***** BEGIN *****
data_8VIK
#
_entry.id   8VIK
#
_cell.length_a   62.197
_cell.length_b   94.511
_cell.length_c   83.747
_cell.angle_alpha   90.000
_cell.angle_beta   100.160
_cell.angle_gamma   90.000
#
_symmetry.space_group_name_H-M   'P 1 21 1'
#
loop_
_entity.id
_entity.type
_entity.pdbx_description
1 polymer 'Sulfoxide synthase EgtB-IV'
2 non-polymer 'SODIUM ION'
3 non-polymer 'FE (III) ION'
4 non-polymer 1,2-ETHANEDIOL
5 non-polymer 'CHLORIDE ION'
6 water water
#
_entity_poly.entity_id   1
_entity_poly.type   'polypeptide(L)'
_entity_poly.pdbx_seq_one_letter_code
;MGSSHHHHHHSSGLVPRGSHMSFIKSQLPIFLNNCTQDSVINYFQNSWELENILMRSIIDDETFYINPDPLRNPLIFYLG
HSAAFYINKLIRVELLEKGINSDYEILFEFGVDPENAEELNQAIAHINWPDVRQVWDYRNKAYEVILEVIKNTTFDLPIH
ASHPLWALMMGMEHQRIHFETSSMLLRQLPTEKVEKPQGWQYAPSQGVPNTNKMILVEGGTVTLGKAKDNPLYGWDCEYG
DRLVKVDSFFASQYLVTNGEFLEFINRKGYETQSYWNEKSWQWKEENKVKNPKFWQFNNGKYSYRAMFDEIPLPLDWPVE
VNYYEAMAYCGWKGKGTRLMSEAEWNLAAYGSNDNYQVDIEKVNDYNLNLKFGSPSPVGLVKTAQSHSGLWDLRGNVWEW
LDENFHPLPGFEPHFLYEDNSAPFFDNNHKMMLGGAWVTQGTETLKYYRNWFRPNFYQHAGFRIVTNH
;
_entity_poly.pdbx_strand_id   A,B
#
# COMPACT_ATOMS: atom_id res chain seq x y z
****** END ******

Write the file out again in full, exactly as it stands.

data_8VIK
#
_entry.id   8VIK
#
_cell.length_a   62.197
_cell.length_b   94.511
_cell.length_c   83.747
_cell.angle_alpha   90.000
_cell.angle_beta   100.160
_cell.angle_gamma   90.000
#
_symmetry.space_group_name_H-M   'P 1 21 1'
#
loop_
_entity.id
_entity.type
_entity.pdbx_description
1 polymer 'Sulfoxide synthase EgtB-IV'
2 non-polymer 'SODIUM ION'
3 non-polymer 'FE (III) ION'
4 non-polymer 1,2-ETHANEDIOL
5 non-polymer 'CHLORIDE ION'
6 water water
#
_entity_poly.entity_id   1
_entity_poly.type   'polypeptide(L)'
_entity_poly.pdbx_seq_one_letter_code
;MGSSHHHHHHSSGLVPRGSHMSFIKSQLPIFLNNCTQDSVINYFQNSWELENILMRSIIDDETFYINPDPLRNPLIFYLG
HSAAFYINKLIRVELLEKGINSDYEILFEFGVDPENAEELNQAIAHINWPDVRQVWDYRNKAYEVILEVIKNTTFDLPIH
ASHPLWALMMGMEHQRIHFETSSMLLRQLPTEKVEKPQGWQYAPSQGVPNTNKMILVEGGTVTLGKAKDNPLYGWDCEYG
DRLVKVDSFFASQYLVTNGEFLEFINRKGYETQSYWNEKSWQWKEENKVKNPKFWQFNNGKYSYRAMFDEIPLPLDWPVE
VNYYEAMAYCGWKGKGTRLMSEAEWNLAAYGSNDNYQVDIEKVNDYNLNLKFGSPSPVGLVKTAQSHSGLWDLRGNVWEW
LDENFHPLPGFEPHFLYEDNSAPFFDNNHKMMLGGAWVTQGTETLKYYRNWFRPNFYQHAGFRIVTNH
;
_entity_poly.pdbx_strand_id   A,B
#
# COMPACT_ATOMS: atom_id res chain seq x y z